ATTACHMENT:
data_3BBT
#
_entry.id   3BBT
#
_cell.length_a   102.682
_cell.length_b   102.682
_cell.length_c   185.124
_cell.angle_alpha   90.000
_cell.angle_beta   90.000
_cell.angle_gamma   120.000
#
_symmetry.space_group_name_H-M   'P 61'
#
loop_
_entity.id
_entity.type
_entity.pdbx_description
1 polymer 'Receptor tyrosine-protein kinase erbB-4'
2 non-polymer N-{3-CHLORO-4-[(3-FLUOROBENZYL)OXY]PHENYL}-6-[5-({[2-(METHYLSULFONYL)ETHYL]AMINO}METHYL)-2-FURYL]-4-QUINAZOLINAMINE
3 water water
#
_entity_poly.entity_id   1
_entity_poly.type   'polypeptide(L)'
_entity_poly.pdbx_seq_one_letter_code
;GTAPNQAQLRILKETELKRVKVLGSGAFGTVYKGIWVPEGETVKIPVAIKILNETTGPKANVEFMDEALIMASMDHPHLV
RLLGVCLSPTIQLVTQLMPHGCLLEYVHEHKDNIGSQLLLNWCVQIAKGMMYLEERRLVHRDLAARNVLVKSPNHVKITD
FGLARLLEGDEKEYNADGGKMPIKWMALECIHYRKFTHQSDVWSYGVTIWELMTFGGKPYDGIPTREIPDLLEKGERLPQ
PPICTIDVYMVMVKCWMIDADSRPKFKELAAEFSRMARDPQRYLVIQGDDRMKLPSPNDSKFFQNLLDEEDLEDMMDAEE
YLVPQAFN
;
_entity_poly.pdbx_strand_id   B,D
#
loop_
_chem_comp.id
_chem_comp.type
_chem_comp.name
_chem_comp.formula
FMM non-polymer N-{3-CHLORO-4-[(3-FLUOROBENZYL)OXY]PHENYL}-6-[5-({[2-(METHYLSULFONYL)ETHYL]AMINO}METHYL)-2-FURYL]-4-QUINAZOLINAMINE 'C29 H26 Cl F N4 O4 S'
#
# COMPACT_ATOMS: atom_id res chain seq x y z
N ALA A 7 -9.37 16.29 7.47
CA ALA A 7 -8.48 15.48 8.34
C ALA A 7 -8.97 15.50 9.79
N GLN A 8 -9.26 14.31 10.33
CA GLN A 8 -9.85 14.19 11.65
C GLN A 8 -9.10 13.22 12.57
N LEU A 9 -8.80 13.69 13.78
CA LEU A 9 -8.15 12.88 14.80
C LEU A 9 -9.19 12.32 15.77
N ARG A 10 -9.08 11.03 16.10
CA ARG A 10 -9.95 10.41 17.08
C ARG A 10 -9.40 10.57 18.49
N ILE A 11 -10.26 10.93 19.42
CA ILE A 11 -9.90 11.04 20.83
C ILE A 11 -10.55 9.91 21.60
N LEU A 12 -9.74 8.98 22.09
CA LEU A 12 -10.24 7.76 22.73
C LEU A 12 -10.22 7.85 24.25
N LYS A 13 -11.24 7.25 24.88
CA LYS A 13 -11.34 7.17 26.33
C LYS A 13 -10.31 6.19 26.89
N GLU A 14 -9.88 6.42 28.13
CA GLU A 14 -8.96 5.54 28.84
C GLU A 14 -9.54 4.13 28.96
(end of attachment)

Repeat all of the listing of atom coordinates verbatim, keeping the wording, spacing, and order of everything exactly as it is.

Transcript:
data_3BBT
#
_entry.id   3BBT
#
_cell.length_a   102.682
_cell.length_b   102.682
_cell.length_c   185.124
_cell.angle_alpha   90.000
_cell.angle_beta   90.000
_cell.angle_gamma   120.000
#
_symmetry.space_group_name_H-M   'P 61'
#
loop_
_entity.id
_entity.type
_entity.pdbx_description
1 polymer 'Receptor tyrosine-protein kinase erbB-4'
2 non-polymer N-{3-CHLORO-4-[(3-FLUOROBENZYL)OXY]PHENYL}-6-[5-({[2-(METHYLSULFONYL)ETHYL]AMINO}METHYL)-2-FURYL]-4-QUINAZOLINAMINE
3 water water
#
_entity_poly.entity_id   1
_entity_poly.type   'polypeptide(L)'
_entity_poly.pdbx_seq_one_letter_code
;GTAPNQAQLRILKETELKRVKVLGSGAFGTVYKGIWVPEGETVKIPVAIKILNETTGPKANVEFMDEALIMASMDHPHLV
RLLGVCLSPTIQLVTQLMPHGCLLEYVHEHKDNIGSQLLLNWCVQIAKGMMYLEERRLVHRDLAARNVLVKSPNHVKITD
FGLARLLEGDEKEYNADGGKMPIKWMALECIHYRKFTHQSDVWSYGVTIWELMTFGGKPYDGIPTREIPDLLEKGERLPQ
PPICTIDVYMVMVKCWMIDADSRPKFKELAAEFSRMARDPQRYLVIQGDDRMKLPSPNDSKFFQNLLDEEDLEDMMDAEE
YLVPQAFN
;
_entity_poly.pdbx_strand_id   B,D
#
loop_
_chem_comp.id
_chem_comp.type
_chem_comp.name
_chem_comp.formula
FMM non-polymer N-{3-CHLORO-4-[(3-FLUOROBENZYL)OXY]PHENYL}-6-[5-({[2-(METHYLSULFONYL)ETHYL]AMINO}METHYL)-2-FURYL]-4-QUINAZOLINAMINE 'C29 H26 Cl F N4 O4 S'
#
# COMPACT_ATOMS: atom_id res chain seq x y z
N ALA A 7 -9.37 16.29 7.47
CA ALA A 7 -8.48 15.48 8.34
C ALA A 7 -8.97 15.50 9.79
N GLN A 8 -9.26 14.31 10.33
CA GLN A 8 -9.85 14.19 11.65
C GLN A 8 -9.10 13.22 12.57
N LEU A 9 -8.80 13.69 13.78
CA LEU A 9 -8.15 12.88 14.80
C LEU A 9 -9.19 12.32 15.77
N ARG A 10 -9.08 11.03 16.10
CA ARG A 10 -9.95 10.41 17.08
C ARG A 10 -9.40 10.57 18.49
N ILE A 11 -10.26 10.93 19.42
CA ILE A 11 -9.90 11.04 20.83
C ILE A 11 -10.55 9.91 21.60
N LEU A 12 -9.74 8.98 22.09
CA LEU A 12 -10.24 7.76 22.73
C LEU A 12 -10.22 7.85 24.25
N LYS A 13 -11.24 7.25 24.88
CA LYS A 13 -11.34 7.17 26.33
C LYS A 13 -10.31 6.19 26.89
N GLU A 14 -9.88 6.42 28.13
CA GLU A 14 -8.96 5.54 28.84
C GLU A 14 -9.54 4.13 28.96